Thank you to Grandmaster Sam Chin and his family for sharing their time with us this weekend!  Thank you to my teachers, Lan Tran and Nancy Watterson, for a fantastic introduction and overview of the system in these last weeks leading up to the workshop! I greatly appreciate everyone’s warm welcome and conversations with me and in support of my new journey with the ZXD-ILC family.”

A second attendee, who like Viel has joined Philly’s ZXD/ILC group, also offered his perspective on the day. Dante Crowder had this to say:

“Grandmaster Sam is very down-to-earth and is not looking to hold back any information. Although he does have that Grandmaster aura, I actually felt very relaxed and comfortable. Secondly, all the Instructors from Level 1 and above were very helpful and very kind. Although I was a beginner, not one person acted like they were too good to work with me. In fact, everyone regardless of their experience had a solid skill set and was more than willing to share the knowledge they had with me. I feel ZXD can — and will —  change your life if one is patient enough to listen, not rush, and follow the system.”


Finally, at the workshop, Prof. GM Sam Chin also was able to share his art with another professor, Kun-Yang Lin, (Professor of Dance at Temple University in Philadelphia). The workshop was actually held in Kun-Yang Lin’s studio, called the Chi Movement Arts Center and home to his dance troupe, KYL/D for which he is choreographer and artistic director. (One of his dancers and the Director of their school-based “Chi Movement” curriculum, Sophie Malin, also attended and—as a direct result of her experience at the workshop—has become a member of the Philly group!)

Professor Kun-Yang shared several insights he took away from his experience of the workshop, especially the care GM Sam took with his opening “framing” talk and the one-on-one transmission of direct, experiential “feel” of the art: 

 “I appreciated how Master Chin’s opening talk referred to Eastern philosophy, concepts and practice and how the art’s practice itself relates to life! As a professor of dance, of course my “practice” is a different method, but the emphasis on change and balancing and continuity—and especially FLOW—all resonated with the approach I use with my dancers. I appreciated the message of how “awareness” is different from “knowledge” and also the discussions of yin and yang in terms of 3 components (1,2,3 for unifying and separating).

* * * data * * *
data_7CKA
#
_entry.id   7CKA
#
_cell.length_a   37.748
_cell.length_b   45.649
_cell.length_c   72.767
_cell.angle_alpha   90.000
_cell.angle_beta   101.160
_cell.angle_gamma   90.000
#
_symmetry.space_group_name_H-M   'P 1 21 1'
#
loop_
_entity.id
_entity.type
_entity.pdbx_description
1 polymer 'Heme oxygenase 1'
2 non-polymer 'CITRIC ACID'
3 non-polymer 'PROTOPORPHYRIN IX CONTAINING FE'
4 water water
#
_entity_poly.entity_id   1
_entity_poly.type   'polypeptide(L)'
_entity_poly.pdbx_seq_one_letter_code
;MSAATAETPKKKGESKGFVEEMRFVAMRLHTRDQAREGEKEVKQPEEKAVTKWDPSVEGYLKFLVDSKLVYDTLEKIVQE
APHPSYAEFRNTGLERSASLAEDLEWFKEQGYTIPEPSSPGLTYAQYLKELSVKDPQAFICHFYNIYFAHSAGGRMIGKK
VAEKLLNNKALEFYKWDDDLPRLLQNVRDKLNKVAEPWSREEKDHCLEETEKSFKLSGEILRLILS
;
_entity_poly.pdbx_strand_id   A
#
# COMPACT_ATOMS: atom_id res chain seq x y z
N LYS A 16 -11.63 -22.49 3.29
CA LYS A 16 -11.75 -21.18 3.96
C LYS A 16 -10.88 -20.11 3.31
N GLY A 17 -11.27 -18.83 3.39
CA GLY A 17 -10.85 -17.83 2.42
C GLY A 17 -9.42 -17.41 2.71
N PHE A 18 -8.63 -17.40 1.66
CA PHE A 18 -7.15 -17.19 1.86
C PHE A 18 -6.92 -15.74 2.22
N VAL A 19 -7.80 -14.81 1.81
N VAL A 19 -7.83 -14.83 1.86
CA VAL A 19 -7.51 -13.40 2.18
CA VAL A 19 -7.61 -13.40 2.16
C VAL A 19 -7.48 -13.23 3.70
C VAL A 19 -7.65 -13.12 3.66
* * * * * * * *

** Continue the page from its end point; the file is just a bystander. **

When Master Chin spoke of the martial art of awareness as a ‘tool’ for training mindfulness, that resonated with me. “Dance” is my tool, my practice for examining my body, my mind.  I especially appreciate the various approaches Master Chin drew on to deliver that methodology. One key take away is thinking about how he has simplified his curriculum down to its very essence of knowing. And how he explained the importance of slowing down the training to bring your attention “there”: you have to be able to place your concentration and focus on the very process of paying attention.  This is an important message for all of us on our individual journeys: being constantly open to receiving what teachers guide us to recognize for ourselves.  Understanding one’s own body/mind…that’s your own process; another person can work with you, but you have to do your own work—it’s your own practice: owning your own body and owning your own mind.” 

Fitting words to carry with us as we continue our own practices—alone, together, solo, or in partner training.